Other agents that may cause acute tubular necrosis are chemotherapeutics such as platinum derivatives, amphotericin B, foscarnet, cidofovir and statins (by causing rhabdomyolysis and myoglobinuria).

7.3.4 Osmotic nephrosis

Osmotic nephrosis is a form of acute kidney injury caused by a high-dose intravenous immunoglobuline, or osmotic diuretics such as mannitol and plasma expanders, such as hydroxiethylstarch. Histologicaly, it is characterized by isometric vacuolization of proximal tubules. It is thought that proximal tubule cell injury occurs after uptake of either osmotic agent itself, or its vehicle (such as sucrose in case of intravenous immunoglobuline) with consequent tubule cell swelling and injury.

7.3.5 Analgesic nephropathy

Analgesic nephropathy was a relatively frequent cause of chronic kidney disease in the past. It is characterised by the chronic interstitial nephritis, often with papillary necrosis. First manifestation is mildly decreased glomerular filtration and decreased urinary concentration capability. Later, interstitial fibrosis, especially in the medulla, with papillary necrosis occurs. Unless analgesic abuse is stopped, renal injury is progressive and leads to end-stage kidney disease. Responsible agents are analgesics in combinations. The most important causative drug was phenacetin, often in mixtures with acethylsalicilic acid, codeine or caffeine. A metabolite of phenacetin, acetaminophen, which is a very frequently used analgesic may be also associated with nephrotoxicity, although the risk is lower compared to phenacetin. Similarly, consummation of other NSAID may be related to development of chronic kidney disease. However, large quantities of these drugs is required over many years to induce chronic kidney disease. Mechanisms by which these drugs induce kidney damage include oxidative stress and chronic inhibition of synthesis of vasodilatory prostaglandins with consequent chronic renal ischemic injury. Diagnosis relies on careful history taking, urinalysis showing sterile leucocyturia and mild or moderate (usually subnephrotic) proteinuria, with or without erythrocyturia. Urinary infections are frequent in patients with analgesic nephropathy. Hallmark of analgesic nephropathy, papillary necrosis can be diagnosed by intravenous urography, CT scan, or by the ultrasound. Other suggestive features on imaging procedures are shrunken kidneys, nephrocalcinosis and kidneys with bumpy contours.

7.4 Intrarenal obstruction

Drug-induced intrarenal obstruction is mainly due to antiviral drug precipitation. It is observed sometimes with use of acyclovir. Risk factors are rapid bolus administration in a volume-depleted patient. Crystaline nephropathy has also been a complication of antiretroviral drugs such as indinavir or tenofovir, especially in patients with high urinary pH values (pH >6). Toxicity of these drugs is potentiated by concomitant use of sulfometoxazole. Another drug which may precipitate in kidney tubules is methotrexate used in high doses, in the setting of dehydration and/or low urine pH (pH < 7). Crystal-induced tubule obstruction is accompanied with crystaluria, which helps establishing diagnosis. Kidney injury caused by drug precipitation may be severe and hemodialysis is frequently needed to treat renal failure and decrease drug burden.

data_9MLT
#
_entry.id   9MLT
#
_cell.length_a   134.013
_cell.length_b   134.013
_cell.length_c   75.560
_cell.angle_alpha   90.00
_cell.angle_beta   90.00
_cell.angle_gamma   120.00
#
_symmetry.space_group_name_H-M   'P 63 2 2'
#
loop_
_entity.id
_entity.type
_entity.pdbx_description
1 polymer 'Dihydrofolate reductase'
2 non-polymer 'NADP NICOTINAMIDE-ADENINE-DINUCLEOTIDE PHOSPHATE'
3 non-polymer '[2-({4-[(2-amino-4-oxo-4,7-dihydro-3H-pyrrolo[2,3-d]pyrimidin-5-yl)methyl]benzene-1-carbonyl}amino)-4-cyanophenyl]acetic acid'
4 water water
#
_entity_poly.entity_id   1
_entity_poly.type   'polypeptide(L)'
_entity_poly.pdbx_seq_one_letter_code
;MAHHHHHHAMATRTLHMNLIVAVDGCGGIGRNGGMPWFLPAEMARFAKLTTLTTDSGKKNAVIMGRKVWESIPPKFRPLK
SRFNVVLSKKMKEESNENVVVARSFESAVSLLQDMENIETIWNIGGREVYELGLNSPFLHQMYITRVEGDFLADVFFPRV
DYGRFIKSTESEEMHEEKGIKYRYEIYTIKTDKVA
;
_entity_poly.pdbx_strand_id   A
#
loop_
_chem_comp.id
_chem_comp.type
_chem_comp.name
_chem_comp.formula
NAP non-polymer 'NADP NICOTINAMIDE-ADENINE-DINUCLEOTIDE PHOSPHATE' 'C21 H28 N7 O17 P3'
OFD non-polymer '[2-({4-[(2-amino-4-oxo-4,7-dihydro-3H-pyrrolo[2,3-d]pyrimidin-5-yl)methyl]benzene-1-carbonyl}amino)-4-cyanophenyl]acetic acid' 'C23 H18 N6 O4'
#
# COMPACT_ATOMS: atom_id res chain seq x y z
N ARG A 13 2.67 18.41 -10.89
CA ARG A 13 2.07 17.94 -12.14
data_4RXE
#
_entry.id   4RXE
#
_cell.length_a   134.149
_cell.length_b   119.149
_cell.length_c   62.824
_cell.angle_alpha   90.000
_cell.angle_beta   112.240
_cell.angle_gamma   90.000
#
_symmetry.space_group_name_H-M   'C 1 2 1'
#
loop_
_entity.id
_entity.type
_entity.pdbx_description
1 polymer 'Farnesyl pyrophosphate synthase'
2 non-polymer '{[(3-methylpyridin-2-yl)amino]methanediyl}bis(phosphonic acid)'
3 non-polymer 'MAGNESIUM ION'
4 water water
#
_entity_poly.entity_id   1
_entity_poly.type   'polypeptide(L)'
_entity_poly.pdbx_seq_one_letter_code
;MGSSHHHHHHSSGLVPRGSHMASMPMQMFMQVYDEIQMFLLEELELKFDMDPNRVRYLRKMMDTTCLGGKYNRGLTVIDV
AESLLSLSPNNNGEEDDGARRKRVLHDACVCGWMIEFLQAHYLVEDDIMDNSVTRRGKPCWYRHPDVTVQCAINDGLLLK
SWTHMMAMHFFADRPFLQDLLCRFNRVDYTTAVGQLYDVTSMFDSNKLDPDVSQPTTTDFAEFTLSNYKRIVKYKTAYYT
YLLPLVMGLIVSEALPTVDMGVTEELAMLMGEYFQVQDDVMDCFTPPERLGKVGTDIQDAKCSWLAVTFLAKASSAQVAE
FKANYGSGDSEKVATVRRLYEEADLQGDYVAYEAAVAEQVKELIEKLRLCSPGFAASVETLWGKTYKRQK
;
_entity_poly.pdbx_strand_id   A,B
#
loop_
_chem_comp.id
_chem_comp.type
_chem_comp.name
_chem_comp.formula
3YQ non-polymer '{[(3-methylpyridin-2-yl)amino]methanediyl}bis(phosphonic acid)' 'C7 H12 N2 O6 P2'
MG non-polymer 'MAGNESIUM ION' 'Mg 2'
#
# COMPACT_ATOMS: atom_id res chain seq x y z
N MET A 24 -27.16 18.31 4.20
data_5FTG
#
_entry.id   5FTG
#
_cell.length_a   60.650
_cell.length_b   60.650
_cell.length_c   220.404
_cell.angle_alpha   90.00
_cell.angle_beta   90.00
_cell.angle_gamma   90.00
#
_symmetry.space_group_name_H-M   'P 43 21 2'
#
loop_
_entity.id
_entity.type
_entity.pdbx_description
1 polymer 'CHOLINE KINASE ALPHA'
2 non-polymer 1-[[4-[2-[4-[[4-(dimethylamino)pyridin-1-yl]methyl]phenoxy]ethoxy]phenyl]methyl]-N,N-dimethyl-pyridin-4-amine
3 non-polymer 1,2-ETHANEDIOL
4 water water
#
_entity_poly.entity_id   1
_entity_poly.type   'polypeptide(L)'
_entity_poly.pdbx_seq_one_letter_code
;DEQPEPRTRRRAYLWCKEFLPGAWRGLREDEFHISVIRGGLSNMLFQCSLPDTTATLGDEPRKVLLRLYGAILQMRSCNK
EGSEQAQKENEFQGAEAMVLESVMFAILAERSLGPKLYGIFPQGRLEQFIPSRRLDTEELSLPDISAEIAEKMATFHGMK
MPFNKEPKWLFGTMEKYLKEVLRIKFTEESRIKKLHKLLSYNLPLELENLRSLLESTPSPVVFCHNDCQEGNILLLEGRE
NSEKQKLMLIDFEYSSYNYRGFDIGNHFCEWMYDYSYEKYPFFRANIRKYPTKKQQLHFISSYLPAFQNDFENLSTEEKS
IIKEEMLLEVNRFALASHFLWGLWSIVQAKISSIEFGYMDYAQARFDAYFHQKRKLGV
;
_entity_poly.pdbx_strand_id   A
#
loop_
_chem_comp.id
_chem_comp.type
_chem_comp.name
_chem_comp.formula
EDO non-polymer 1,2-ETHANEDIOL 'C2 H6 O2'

7.5 Conclusion

Drug-induced kidney injury is a frequent, and probably underappreciated causative or contributory event in pathogenesis of acute or chronic kidney injury. At the same time, it is often preventable and easily treatable if diagnosed early. Diagnosis of drug-induced kidney injury requires vigilance and knowledge of drug pharmacokinetics and pharmacodynamics. It is a multidisciplinary task involving clinicians, pharmacists and clinical chemists.

Recommended literature:

  1. Pannu N, Nadim M. An Overview of Drug-Induced Acute Kidney Injury. Crit Care Med 2008;36(Suppl.):S216.
  2. Markowitz G S, Perazella M.A. Drug-Induced Renal Failure: A Focus on Tubulointerstitial Disease. Clin Chim Acta 2005;351:31.
  3. Perazella M.A. Crystal-Induced Acute Renal Failure. Am J Med 1999;106:459.
  4. Launay-Vacher V, Izzedine H, Karie S, Hulot J S, Baumelou A, Deray G. Renal Tubular Drug Transporters. Nephron Physiol 2006;103:97.